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Parasitol Res. 1994;80(4):297-302.

The development of Babesia (Theileria) equi (Laveran, 1901) in the gut and the haemolymph of the vector ticks, Hyalomma species.

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  • 1Institute of Parasitology and Tropical Veterinary Medicine, Free University of Berlin, Germany.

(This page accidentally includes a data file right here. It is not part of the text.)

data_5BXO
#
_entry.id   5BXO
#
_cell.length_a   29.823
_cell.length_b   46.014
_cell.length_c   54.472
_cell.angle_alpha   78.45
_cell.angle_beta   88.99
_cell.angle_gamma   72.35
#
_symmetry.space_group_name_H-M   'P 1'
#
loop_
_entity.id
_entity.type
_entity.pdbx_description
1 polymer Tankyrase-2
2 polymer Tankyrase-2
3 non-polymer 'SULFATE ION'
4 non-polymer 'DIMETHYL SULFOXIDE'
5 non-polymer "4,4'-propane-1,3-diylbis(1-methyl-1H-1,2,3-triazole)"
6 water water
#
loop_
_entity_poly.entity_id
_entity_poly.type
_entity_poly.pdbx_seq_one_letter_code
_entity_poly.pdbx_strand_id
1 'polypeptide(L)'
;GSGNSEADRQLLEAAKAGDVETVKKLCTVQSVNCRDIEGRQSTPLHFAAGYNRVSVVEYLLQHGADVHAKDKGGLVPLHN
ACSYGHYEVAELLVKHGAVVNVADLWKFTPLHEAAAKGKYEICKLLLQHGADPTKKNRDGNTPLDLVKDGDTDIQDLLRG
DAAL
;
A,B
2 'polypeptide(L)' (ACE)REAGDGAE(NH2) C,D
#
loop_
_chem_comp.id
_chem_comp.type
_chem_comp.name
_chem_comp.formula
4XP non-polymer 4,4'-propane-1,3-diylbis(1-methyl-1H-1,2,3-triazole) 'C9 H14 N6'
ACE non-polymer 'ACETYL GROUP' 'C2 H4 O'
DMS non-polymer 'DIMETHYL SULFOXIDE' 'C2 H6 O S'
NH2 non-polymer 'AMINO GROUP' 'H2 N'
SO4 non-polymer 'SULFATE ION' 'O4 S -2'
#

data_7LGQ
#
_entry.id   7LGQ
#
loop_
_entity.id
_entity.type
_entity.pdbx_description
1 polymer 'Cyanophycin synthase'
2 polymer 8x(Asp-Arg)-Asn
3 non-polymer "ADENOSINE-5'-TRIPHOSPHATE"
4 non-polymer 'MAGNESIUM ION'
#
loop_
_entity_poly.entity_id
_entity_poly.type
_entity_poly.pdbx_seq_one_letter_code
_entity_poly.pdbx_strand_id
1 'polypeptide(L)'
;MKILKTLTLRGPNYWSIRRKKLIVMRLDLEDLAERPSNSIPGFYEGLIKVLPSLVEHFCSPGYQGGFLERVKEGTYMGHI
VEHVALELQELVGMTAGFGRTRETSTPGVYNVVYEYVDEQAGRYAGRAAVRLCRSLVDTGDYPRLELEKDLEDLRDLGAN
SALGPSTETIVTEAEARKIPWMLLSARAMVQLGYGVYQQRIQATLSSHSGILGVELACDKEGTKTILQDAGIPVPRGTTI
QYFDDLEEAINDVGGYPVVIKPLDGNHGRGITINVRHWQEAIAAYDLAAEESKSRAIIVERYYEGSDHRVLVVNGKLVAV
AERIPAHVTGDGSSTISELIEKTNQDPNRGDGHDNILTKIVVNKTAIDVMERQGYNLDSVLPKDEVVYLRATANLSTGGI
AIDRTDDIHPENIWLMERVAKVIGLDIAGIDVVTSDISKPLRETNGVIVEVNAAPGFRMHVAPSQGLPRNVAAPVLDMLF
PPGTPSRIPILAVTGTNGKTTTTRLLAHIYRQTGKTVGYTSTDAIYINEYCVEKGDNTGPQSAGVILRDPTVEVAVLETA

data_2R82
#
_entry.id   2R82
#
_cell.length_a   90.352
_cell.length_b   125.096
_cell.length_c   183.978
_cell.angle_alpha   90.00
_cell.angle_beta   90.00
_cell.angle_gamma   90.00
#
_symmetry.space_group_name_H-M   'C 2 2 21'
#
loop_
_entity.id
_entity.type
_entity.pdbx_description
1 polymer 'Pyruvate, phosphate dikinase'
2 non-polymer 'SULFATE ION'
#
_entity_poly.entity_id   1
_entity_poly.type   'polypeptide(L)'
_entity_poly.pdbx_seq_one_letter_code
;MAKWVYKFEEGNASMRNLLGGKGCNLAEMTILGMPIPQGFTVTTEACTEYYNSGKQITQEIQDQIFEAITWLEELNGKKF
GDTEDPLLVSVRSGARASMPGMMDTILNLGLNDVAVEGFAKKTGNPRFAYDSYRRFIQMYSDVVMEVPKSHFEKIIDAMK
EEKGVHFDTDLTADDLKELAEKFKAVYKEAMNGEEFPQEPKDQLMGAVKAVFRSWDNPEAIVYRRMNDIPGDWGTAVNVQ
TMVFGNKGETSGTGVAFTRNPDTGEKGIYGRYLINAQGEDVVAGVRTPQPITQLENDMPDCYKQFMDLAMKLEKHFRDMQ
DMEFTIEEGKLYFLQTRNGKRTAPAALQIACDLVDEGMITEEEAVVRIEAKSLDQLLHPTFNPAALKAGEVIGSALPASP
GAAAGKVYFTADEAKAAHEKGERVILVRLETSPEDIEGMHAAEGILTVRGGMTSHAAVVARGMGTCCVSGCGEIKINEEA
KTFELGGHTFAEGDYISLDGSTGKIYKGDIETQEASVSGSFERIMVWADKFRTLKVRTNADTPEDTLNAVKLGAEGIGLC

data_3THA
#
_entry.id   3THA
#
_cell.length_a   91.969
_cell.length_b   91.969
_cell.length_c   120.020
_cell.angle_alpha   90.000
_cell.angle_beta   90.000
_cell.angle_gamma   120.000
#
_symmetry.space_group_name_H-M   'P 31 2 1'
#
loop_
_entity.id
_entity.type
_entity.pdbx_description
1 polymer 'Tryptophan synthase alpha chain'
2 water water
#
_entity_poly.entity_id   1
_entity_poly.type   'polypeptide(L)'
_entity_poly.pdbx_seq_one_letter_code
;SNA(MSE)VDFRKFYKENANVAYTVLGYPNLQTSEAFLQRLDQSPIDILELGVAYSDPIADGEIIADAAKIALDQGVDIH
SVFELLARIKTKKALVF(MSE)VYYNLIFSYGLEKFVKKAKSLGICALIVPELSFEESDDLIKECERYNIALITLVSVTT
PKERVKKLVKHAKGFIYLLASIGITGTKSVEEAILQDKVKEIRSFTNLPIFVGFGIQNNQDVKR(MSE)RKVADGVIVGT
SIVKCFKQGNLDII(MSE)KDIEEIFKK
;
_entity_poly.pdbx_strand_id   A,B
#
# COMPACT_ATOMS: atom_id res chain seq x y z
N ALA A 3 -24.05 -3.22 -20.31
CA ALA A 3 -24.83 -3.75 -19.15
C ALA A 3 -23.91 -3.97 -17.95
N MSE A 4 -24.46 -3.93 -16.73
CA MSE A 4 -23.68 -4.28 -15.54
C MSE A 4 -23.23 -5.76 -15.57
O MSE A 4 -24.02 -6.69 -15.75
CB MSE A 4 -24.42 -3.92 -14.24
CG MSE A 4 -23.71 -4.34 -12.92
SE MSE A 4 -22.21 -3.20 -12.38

The development of the piroplasm Babesia equi was studied by light microscopy in the gut and the haemolymph of three different Hyalomma species during and after the nymphs had engorged on parasitaemic horses. The stock of B. equi used was isolated from a horse imported from Turkmenistan (CIS) in 1991. The existence of gamogony was identified by the occurrence of gamonts and gametes in the gut contents of the nymphs at between 3 and 4 days after infestation of the nymphs, before the ticks dropped off the experimentally infected horses. Zygotes and kinetes were observed in the intestinal cells from day 4 until day 7 after infestation i.e. 2 days prior to engorgement until repletion of the nymphs. Simultaneously, kinetes could also be seen in the haemolymph of engorged nymphs. The morphology and the sequence of the developmental stages of B. equi identified in the gut and the haemolymph of the vector ticks were identical in all three Hyalomma species. They resembled typical developmental stages of bovine Theileria species. Because of the close similarity of the developmental cycle of B. equi in Hyalomma species to the life cycle of Theileria species and due to the differences to the other Babesia species, a discussion about classifying B. equi into the family of Theileriidae now seems to be justified.

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